Tip Tuesday: Breaking Habits

Tip Tuesday is a weekly feature where I offer a few yoga tips that have worked for me in the hopes that they can help you too.

The process of changing habits sucks. Just ask anyone who’s quit smoking. Although the end result is positive, it’s an uncomfortable re-patterning curve to get there. It never fails to amaze me how much our habits on the yoga mat often reflect our habits off the mat. For example, if you slump in front of the computer, you’ll frequently find yourself unconsciously slumping in poses.

When you’re faced with the often daunting task of breaking a habit, the mat can be a good place to start. You can consciously make small changes that are easier and not as emotionally hard to do. By practicing less dramatic changes, it gets you in the “habit”, if you will, of riding through the discomfort of change to prepare you for the next leap off the mat.

A few ways you can do so:

Clasp your hands in your non-habitual way Interlace your fingers, then move your fingers over one. It will feel weird because you’re in the habit of doing the other way. But like breaking other habits, it’s going to feel weird for awhile as you start a new behavior.

Mix up what foot you start on If you usually start off on the right on one-sided poses, do your left side first or vice versa. If you are doing sun salutations, switch off what foot you begin with. Kicking up to handstand or forearm balance? Make sure you also do it with your non-dominant leg.

Take the down-level That goes for advanced students too. Purposely do the more basic version of the pose. Re-connect to the basic mechanics of the pose. Observe if your mind goes crazy because you’re “not doing it hard enough.”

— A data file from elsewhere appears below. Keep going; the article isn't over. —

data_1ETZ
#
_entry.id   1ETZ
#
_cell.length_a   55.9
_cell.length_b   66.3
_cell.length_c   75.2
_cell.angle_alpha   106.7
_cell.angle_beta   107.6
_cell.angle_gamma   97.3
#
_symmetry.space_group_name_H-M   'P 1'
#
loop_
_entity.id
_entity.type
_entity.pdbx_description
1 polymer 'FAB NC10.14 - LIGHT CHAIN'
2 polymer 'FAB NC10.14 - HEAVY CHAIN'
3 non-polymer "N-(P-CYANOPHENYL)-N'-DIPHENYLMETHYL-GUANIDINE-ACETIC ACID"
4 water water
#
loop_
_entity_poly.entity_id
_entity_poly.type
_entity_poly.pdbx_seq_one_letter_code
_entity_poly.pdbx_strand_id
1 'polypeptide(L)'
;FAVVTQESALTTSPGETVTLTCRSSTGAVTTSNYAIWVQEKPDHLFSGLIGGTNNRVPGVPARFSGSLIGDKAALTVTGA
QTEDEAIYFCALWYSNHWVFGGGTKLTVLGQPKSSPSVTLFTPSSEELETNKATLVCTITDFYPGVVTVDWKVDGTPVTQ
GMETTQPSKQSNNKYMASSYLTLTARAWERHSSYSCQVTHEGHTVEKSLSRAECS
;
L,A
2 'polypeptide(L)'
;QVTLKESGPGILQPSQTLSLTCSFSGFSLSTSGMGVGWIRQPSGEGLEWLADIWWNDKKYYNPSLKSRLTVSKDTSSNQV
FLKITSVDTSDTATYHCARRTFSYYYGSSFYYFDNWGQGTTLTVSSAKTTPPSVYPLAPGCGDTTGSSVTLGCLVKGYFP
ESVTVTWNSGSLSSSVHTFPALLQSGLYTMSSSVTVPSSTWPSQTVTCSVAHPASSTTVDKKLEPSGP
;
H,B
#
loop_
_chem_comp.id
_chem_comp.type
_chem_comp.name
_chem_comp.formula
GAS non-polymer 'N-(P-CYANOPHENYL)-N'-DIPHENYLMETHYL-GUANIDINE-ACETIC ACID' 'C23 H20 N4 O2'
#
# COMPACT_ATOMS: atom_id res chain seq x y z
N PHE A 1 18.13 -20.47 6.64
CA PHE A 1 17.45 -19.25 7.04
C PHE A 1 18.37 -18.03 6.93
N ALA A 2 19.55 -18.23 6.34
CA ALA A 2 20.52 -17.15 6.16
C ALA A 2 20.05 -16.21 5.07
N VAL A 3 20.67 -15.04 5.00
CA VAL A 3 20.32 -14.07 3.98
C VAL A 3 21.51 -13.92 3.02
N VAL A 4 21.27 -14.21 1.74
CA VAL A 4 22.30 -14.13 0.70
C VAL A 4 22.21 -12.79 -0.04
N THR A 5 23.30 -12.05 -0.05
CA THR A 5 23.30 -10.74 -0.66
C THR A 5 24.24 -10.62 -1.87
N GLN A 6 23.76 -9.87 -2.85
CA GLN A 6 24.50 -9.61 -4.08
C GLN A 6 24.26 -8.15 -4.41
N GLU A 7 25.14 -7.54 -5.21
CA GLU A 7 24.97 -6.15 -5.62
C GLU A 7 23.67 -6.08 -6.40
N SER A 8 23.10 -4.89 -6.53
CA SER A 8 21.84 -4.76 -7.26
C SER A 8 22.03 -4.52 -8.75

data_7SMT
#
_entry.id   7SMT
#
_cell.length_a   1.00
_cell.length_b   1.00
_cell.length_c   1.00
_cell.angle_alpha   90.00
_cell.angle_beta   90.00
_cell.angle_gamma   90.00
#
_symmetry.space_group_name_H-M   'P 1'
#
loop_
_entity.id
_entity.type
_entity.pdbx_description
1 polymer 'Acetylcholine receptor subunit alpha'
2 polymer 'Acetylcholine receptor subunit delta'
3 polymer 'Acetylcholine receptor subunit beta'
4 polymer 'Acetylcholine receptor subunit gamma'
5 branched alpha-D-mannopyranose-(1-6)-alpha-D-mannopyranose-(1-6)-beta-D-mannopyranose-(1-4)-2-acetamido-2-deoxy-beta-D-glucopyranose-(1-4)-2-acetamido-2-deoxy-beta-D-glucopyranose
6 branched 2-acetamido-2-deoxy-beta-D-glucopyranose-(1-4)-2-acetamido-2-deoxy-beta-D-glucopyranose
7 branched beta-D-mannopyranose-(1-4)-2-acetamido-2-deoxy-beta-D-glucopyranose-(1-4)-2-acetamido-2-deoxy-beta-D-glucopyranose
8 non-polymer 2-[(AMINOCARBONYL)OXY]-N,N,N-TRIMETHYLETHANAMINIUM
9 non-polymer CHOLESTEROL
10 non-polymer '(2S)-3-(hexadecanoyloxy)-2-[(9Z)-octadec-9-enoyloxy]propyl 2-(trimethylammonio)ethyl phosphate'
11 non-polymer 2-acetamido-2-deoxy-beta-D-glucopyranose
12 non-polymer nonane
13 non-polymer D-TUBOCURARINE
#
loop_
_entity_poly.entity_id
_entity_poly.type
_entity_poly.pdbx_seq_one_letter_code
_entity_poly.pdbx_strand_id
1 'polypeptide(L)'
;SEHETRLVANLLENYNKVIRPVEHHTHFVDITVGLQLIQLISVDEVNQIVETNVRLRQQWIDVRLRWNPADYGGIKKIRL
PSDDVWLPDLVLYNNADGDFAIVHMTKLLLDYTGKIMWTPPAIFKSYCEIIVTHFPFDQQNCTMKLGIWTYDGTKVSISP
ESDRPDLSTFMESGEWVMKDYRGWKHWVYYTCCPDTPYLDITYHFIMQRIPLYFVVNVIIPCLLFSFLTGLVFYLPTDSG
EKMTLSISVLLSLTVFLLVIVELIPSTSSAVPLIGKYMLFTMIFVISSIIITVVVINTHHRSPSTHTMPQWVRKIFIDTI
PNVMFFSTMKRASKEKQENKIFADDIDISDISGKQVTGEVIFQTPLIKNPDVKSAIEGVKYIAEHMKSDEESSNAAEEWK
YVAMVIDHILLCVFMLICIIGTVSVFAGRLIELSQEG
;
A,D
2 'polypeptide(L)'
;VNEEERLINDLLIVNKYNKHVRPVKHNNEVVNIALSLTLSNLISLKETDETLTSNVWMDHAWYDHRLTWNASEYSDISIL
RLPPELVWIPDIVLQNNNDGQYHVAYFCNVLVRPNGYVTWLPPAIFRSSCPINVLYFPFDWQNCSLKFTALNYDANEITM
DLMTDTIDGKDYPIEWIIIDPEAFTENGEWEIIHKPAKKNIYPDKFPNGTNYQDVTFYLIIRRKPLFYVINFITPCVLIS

Change your focus For example, in triangle pose, instead of aiming to get your fingers to the floor, prioritize getting length in both sides of the waist. Or pick an area of your body to work with and find how you can connect with your chosen spot through every pose.

Know that it will feel awkward and wrong and you won’t want to do it. But if you can break a habit successfully on the mat, you know you can take a small step towards busting those larger bad habits.

You Gotta Grow Like a Lotus
















“The lotus is the most beautiful flower, whose petals open one by one. But it will only grow in the mud. In order to grow and gain wisdom, first you must have the mud — the obstacles of life and its suffering. … The mud speaks of the common ground that humans share, no matter what our stations in life. … Whether we have it all or we have nothing, we are all faced with the same obstacles: sadness, loss, illness, dying and death. If we are to strive as human beings to gain more wisdom, more kindness and more compassion, we must have the intention to grow as a lotus and open each petal one by one. ”

― Goldie Hawn